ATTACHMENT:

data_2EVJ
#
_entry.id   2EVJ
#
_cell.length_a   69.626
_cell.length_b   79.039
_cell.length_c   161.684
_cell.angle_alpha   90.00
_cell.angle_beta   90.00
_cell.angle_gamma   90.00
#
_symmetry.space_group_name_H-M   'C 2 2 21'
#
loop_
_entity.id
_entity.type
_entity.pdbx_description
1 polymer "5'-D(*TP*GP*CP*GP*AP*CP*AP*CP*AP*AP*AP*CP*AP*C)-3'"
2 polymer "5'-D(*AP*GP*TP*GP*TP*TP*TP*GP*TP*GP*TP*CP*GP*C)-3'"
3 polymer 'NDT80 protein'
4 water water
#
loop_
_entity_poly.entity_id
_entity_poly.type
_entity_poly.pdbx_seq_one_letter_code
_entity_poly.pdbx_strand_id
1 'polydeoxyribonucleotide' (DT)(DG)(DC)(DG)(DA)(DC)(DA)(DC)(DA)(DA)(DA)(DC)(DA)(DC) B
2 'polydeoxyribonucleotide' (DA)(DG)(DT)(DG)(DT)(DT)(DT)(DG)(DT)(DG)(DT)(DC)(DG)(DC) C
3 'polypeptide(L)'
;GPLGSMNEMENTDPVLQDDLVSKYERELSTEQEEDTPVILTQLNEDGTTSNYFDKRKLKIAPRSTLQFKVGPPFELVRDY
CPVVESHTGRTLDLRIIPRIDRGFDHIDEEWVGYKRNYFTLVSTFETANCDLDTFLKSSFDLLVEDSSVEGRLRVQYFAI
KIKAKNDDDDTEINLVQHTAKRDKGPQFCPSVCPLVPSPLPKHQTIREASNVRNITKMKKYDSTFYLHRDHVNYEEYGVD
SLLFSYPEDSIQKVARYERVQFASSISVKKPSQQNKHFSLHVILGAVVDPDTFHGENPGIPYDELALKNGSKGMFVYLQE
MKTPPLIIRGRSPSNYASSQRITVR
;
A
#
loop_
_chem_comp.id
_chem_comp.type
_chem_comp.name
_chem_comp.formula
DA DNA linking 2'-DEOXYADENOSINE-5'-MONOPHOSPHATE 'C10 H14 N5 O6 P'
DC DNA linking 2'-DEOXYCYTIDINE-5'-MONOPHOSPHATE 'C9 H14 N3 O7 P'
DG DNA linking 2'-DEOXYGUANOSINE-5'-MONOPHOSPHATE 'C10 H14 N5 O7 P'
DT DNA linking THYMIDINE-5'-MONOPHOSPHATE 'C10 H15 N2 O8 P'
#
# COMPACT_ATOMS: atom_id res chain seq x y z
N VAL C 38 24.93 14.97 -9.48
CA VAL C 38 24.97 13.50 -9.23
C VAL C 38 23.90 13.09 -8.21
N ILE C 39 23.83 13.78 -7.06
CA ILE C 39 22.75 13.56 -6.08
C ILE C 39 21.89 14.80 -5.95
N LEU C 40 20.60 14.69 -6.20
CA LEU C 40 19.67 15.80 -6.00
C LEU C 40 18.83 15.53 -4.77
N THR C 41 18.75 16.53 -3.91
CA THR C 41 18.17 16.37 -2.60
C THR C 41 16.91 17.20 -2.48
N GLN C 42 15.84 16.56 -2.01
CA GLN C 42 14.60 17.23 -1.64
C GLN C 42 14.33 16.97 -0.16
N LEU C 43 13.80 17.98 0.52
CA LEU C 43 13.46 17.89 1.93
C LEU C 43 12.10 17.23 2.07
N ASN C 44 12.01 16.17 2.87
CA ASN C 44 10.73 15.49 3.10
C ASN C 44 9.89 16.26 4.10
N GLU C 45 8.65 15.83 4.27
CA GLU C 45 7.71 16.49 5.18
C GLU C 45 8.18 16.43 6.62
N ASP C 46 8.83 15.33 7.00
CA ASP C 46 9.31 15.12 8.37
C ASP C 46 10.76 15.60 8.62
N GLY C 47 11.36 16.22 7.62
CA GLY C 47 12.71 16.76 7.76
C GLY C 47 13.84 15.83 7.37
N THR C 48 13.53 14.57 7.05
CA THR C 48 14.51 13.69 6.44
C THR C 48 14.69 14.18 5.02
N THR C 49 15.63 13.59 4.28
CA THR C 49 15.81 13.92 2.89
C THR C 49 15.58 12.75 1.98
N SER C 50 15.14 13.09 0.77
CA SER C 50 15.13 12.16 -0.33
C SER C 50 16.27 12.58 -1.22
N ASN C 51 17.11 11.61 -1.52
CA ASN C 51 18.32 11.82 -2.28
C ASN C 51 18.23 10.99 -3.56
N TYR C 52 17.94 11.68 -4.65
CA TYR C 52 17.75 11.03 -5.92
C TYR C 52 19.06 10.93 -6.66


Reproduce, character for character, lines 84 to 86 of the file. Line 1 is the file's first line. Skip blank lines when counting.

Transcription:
CA THR C 49 15.81 13.92 2.89
C THR C 49 15.58 12.75 1.98
N SER C 50 15.14 13.09 0.77